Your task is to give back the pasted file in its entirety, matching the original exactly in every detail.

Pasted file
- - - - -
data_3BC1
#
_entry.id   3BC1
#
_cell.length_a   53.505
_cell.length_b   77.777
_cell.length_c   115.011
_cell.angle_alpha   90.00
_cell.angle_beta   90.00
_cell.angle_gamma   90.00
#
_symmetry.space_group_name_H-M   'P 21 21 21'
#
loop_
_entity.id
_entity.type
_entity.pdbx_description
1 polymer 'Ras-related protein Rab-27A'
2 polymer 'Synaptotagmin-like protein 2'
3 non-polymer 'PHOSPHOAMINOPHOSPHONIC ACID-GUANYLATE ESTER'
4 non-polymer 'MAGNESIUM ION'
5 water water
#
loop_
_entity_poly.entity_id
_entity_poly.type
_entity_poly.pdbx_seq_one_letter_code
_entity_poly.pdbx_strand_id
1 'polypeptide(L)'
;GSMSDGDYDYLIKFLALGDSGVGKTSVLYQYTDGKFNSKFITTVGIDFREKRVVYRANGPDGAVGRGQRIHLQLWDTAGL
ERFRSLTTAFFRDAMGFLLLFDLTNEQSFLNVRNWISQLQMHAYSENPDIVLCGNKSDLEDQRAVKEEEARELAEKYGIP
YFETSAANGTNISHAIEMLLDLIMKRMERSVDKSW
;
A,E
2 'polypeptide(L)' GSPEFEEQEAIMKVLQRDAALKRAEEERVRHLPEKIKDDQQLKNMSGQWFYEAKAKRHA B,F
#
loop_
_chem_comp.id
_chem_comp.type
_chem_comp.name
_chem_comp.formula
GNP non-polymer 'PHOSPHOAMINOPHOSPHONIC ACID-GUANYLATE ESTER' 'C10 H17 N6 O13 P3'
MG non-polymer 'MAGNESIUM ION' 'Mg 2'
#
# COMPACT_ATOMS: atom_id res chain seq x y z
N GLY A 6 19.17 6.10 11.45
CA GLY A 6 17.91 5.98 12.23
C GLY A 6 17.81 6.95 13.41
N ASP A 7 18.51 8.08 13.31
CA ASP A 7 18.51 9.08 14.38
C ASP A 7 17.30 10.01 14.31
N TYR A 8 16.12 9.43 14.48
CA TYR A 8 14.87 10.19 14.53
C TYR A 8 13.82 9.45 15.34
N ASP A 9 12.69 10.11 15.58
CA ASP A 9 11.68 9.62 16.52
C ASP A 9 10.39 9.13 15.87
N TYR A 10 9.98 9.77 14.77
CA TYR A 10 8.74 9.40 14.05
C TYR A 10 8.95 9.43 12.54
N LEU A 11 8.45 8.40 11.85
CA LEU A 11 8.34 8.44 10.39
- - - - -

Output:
data_3BC1
#
_entry.id   3BC1
#
_cell.length_a   53.505
_cell.length_b   77.777
_cell.length_c   115.011
_cell.angle_alpha   90.00
_cell.angle_beta   90.00
_cell.angle_gamma   90.00
#
_symmetry.space_group_name_H-M   'P 21 21 21'
#
loop_
_entity.id
_entity.type
_entity.pdbx_description
1 polymer 'Ras-related protein Rab-27A'
2 polymer 'Synaptotagmin-like protein 2'
3 non-polymer 'PHOSPHOAMINOPHOSPHONIC ACID-GUANYLATE ESTER'
4 non-polymer 'MAGNESIUM ION'
5 water water
#
loop_
_entity_poly.entity_id
_entity_poly.type
_entity_poly.pdbx_seq_one_letter_code
_entity_poly.pdbx_strand_id
1 'polypeptide(L)'
;GSMSDGDYDYLIKFLALGDSGVGKTSVLYQYTDGKFNSKFITTVGIDFREKRVVYRANGPDGAVGRGQRIHLQLWDTAGL
ERFRSLTTAFFRDAMGFLLLFDLTNEQSFLNVRNWISQLQMHAYSENPDIVLCGNKSDLEDQRAVKEEEARELAEKYGIP
YFETSAANGTNISHAIEMLLDLIMKRMERSVDKSW
;
A,E
2 'polypeptide(L)' GSPEFEEQEAIMKVLQRDAALKRAEEERVRHLPEKIKDDQQLKNMSGQWFYEAKAKRHA B,F
#
loop_
_chem_comp.id
_chem_comp.type
_chem_comp.name
_chem_comp.formula
GNP non-polymer 'PHOSPHOAMINOPHOSPHONIC ACID-GUANYLATE ESTER' 'C10 H17 N6 O13 P3'
MG non-polymer 'MAGNESIUM ION' 'Mg 2'
#
# COMPACT_ATOMS: atom_id res chain seq x y z
N GLY A 6 19.17 6.10 11.45
CA GLY A 6 17.91 5.98 12.23
C GLY A 6 17.81 6.95 13.41
N ASP A 7 18.51 8.08 13.31
CA ASP A 7 18.51 9.08 14.38
C ASP A 7 17.30 10.01 14.31
N TYR A 8 16.12 9.43 14.48
CA TYR A 8 14.87 10.19 14.53
C TYR A 8 13.82 9.45 15.34
N ASP A 9 12.69 10.11 15.58
CA ASP A 9 11.68 9.62 16.52
C ASP A 9 10.39 9.13 15.87
N TYR A 10 9.98 9.77 14.77
CA TYR A 10 8.74 9.40 14.05
C TYR A 10 8.95 9.43 12.54
N LEU A 11 8.45 8.40 11.85
CA LEU A 11 8.34 8.44 10.39